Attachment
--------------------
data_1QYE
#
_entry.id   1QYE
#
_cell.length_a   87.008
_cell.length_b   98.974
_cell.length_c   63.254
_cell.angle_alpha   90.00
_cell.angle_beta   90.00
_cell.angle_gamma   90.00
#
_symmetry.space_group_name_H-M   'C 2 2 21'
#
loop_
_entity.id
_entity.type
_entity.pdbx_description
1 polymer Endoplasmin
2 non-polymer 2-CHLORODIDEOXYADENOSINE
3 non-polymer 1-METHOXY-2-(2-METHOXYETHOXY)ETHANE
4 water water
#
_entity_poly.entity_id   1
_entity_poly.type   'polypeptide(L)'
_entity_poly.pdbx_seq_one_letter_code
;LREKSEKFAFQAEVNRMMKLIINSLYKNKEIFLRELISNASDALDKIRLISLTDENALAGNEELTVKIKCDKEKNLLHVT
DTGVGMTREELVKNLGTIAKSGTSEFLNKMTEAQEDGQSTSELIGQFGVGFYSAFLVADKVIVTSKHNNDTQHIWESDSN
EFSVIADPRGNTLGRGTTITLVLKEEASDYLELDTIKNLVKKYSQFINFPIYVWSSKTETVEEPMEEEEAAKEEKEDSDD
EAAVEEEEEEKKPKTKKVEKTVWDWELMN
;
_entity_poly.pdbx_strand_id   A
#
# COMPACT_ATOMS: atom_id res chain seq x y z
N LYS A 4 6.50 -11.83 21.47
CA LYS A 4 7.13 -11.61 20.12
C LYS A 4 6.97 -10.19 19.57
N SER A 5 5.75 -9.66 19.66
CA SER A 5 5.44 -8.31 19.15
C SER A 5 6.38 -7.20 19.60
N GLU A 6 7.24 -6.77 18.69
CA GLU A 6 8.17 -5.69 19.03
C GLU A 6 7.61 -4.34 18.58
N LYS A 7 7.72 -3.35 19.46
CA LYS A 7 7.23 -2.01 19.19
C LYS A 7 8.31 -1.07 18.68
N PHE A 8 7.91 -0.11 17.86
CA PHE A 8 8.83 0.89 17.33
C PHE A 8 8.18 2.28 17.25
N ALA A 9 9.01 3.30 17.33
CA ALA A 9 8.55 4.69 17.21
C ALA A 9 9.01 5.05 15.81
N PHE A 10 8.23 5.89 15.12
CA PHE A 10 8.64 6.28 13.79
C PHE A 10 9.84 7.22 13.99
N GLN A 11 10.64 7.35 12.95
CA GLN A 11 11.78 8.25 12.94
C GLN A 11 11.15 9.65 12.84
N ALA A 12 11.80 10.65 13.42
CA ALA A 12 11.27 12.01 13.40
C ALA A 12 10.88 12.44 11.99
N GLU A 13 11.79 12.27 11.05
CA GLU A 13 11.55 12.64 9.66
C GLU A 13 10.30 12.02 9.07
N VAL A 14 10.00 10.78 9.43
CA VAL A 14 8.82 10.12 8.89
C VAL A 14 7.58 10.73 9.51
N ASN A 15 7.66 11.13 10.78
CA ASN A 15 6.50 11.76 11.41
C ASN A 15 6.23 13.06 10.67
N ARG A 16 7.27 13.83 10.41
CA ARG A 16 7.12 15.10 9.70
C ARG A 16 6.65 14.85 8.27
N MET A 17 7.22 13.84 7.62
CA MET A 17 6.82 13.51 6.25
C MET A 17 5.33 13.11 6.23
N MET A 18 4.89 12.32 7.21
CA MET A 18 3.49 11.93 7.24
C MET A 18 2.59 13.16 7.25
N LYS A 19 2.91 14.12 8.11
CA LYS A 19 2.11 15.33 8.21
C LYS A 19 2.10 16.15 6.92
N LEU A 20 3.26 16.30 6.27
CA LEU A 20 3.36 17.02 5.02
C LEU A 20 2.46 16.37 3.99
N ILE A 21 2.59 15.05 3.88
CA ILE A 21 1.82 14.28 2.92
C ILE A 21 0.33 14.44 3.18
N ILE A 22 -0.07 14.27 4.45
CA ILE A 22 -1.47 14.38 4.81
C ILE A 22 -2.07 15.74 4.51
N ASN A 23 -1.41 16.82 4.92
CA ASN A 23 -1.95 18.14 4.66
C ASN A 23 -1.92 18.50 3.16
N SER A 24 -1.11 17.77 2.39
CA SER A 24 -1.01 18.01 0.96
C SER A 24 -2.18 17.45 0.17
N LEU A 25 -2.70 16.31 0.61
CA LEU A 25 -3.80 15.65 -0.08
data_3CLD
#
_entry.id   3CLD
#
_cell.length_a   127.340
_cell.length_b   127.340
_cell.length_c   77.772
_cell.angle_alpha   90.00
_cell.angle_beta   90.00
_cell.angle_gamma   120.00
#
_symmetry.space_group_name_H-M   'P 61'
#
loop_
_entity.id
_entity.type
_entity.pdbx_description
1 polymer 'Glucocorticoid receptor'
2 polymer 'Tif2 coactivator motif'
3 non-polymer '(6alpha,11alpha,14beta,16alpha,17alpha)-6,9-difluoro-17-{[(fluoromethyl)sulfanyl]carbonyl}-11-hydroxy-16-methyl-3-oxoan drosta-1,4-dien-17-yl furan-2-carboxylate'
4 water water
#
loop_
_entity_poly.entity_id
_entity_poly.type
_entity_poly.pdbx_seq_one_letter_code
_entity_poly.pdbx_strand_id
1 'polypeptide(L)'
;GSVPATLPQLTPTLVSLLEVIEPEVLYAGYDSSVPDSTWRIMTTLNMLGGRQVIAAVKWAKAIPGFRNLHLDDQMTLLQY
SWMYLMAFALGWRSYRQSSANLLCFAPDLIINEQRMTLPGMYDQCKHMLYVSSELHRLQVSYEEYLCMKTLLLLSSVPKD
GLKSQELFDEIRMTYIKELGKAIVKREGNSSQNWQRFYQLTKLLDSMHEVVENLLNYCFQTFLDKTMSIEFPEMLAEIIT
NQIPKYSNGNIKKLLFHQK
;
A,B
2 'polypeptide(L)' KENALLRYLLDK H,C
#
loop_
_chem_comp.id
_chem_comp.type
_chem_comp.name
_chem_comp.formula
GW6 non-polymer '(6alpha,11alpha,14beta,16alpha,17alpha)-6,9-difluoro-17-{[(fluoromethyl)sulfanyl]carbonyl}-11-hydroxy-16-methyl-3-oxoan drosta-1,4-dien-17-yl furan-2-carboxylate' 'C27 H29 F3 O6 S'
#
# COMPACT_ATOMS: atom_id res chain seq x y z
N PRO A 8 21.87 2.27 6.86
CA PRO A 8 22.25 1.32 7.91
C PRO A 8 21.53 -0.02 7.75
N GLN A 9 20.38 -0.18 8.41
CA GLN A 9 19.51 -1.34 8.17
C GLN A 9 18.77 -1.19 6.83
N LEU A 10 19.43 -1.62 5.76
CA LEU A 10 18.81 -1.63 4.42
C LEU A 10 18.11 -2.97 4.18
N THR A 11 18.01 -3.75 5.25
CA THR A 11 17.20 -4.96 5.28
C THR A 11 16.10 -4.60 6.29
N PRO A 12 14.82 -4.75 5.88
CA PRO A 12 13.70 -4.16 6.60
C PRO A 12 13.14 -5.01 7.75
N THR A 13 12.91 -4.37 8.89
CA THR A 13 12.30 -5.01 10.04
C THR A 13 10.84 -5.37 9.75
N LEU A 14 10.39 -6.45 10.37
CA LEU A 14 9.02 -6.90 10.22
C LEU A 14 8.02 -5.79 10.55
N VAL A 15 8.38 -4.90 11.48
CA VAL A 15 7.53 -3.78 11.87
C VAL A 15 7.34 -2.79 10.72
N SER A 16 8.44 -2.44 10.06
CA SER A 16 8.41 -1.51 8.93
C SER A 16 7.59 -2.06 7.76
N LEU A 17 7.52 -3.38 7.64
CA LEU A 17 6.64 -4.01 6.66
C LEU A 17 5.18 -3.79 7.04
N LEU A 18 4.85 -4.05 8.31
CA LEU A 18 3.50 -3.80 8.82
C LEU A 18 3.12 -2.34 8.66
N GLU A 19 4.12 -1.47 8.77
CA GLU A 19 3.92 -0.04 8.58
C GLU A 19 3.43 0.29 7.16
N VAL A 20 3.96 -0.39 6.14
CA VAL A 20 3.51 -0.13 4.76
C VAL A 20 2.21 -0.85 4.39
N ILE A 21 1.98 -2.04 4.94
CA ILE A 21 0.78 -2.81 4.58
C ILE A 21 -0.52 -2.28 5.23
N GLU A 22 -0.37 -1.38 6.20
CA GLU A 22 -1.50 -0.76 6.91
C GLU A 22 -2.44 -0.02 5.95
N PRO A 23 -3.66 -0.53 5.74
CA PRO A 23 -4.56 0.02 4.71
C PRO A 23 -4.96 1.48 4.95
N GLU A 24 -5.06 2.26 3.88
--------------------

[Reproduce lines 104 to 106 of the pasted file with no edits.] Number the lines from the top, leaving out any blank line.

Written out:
_cell.length_b   127.340
_cell.length_c   77.772
_cell.angle_alpha   90.00